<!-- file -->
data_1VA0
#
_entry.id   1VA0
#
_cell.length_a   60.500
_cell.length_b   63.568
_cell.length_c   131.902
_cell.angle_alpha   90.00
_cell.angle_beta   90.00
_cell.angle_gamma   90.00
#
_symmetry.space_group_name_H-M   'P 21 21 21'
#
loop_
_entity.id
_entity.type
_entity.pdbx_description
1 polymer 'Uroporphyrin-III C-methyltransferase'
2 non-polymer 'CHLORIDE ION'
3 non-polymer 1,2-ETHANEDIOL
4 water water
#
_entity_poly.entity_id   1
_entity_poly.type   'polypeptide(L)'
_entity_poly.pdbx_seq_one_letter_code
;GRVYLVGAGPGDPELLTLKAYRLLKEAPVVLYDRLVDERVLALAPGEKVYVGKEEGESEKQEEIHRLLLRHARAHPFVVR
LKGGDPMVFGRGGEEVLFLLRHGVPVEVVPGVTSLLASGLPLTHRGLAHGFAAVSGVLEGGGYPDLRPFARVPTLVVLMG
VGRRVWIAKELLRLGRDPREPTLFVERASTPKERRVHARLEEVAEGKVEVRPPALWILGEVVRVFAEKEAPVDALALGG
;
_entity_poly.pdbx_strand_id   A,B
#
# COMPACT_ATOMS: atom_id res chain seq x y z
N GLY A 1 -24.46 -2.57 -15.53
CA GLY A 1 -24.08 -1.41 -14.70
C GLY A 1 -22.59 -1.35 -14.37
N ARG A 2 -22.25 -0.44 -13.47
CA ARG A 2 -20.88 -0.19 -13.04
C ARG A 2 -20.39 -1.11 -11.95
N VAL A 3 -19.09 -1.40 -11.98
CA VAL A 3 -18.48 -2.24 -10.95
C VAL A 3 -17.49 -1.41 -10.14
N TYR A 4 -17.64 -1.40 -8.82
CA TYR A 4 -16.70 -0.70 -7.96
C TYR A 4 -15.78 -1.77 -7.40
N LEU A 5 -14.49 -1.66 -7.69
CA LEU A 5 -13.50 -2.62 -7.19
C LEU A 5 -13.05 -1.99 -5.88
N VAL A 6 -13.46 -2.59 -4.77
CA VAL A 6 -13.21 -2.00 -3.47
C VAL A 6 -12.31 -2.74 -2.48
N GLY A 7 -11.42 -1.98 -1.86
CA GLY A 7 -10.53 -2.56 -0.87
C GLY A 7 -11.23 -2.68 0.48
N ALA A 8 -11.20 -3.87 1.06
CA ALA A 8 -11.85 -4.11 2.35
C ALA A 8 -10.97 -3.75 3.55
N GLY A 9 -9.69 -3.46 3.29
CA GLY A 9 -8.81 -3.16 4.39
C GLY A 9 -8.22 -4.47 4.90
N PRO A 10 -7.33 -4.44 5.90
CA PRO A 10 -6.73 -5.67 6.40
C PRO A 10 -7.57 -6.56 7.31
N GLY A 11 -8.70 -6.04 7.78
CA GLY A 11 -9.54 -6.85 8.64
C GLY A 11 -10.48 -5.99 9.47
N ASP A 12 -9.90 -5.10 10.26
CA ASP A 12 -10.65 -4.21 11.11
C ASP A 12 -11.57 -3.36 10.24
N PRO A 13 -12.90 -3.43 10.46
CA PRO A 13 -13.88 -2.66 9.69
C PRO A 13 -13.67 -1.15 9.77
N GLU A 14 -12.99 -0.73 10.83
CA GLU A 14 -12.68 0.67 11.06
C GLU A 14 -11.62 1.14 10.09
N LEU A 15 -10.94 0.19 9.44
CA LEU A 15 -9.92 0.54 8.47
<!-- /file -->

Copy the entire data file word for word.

data_1VA0
#
_entry.id   1VA0
#
_cell.length_a   60.500
_cell.length_b   63.568
_cell.length_c   131.902
_cell.angle_alpha   90.00
_cell.angle_beta   90.00
_cell.angle_gamma   90.00
#
_symmetry.space_group_name_H-M   'P 21 21 21'
#
loop_
_entity.id
_entity.type
_entity.pdbx_description
1 polymer 'Uroporphyrin-III C-methyltransferase'
2 non-polymer 'CHLORIDE ION'
3 non-polymer 1,2-ETHANEDIOL
4 water water
#
_entity_poly.entity_id   1
_entity_poly.type   'polypeptide(L)'
_entity_poly.pdbx_seq_one_letter_code
;GRVYLVGAGPGDPELLTLKAYRLLKEAPVVLYDRLVDERVLALAPGEKVYVGKEEGESEKQEEIHRLLLRHARAHPFVVR
LKGGDPMVFGRGGEEVLFLLRHGVPVEVVPGVTSLLASGLPLTHRGLAHGFAAVSGVLEGGGYPDLRPFARVPTLVVLMG
VGRRVWIAKELLRLGRDPREPTLFVERASTPKERRVHARLEEVAEGKVEVRPPALWILGEVVRVFAEKEAPVDALALGG
;
_entity_poly.pdbx_strand_id   A,B
#
# COMPACT_ATOMS: atom_id res chain seq x y z
N GLY A 1 -24.46 -2.57 -15.53
CA GLY A 1 -24.08 -1.41 -14.70
C GLY A 1 -22.59 -1.35 -14.37
N ARG A 2 -22.25 -0.44 -13.47
CA ARG A 2 -20.88 -0.19 -13.04
C ARG A 2 -20.39 -1.11 -11.95
N VAL A 3 -19.09 -1.40 -11.98
CA VAL A 3 -18.48 -2.24 -10.95
C VAL A 3 -17.49 -1.41 -10.14
N TYR A 4 -17.64 -1.40 -8.82
CA TYR A 4 -16.70 -0.70 -7.96
C TYR A 4 -15.78 -1.77 -7.40
N LEU A 5 -14.49 -1.66 -7.69
CA LEU A 5 -13.50 -2.62 -7.19
C LEU A 5 -13.05 -1.99 -5.88
N VAL A 6 -13.46 -2.59 -4.77
CA VAL A 6 -13.21 -2.00 -3.47
C VAL A 6 -12.31 -2.74 -2.48
N GLY A 7 -11.42 -1.98 -1.86
CA GLY A 7 -10.53 -2.56 -0.87
C GLY A 7 -11.23 -2.68 0.48
N ALA A 8 -11.20 -3.87 1.06
CA ALA A 8 -11.85 -4.11 2.35
C ALA A 8 -10.97 -3.75 3.55
N GLY A 9 -9.69 -3.46 3.29
CA GLY A 9 -8.81 -3.16 4.39
C GLY A 9 -8.22 -4.47 4.90
N PRO A 10 -7.33 -4.44 5.90
CA PRO A 10 -6.73 -5.67 6.40
C PRO A 10 -7.57 -6.56 7.31
N GLY A 11 -8.70 -6.04 7.78
CA GLY A 11 -9.54 -6.85 8.64
C GLY A 11 -10.48 -5.99 9.47
N ASP A 12 -9.90 -5.10 10.26
CA ASP A 12 -10.65 -4.21 11.11
C ASP A 12 -11.57 -3.36 10.24
N PRO A 13 -12.90 -3.43 10.46
CA PRO A 13 -13.88 -2.66 9.69
C PRO A 13 -13.67 -1.15 9.77
N GLU A 14 -12.99 -0.73 10.83
CA GLU A 14 -12.68 0.67 11.06
C GLU A 14 -11.62 1.14 10.09
N LEU A 15 -10.94 0.19 9.44
CA LEU A 15 -9.92 0.54 8.47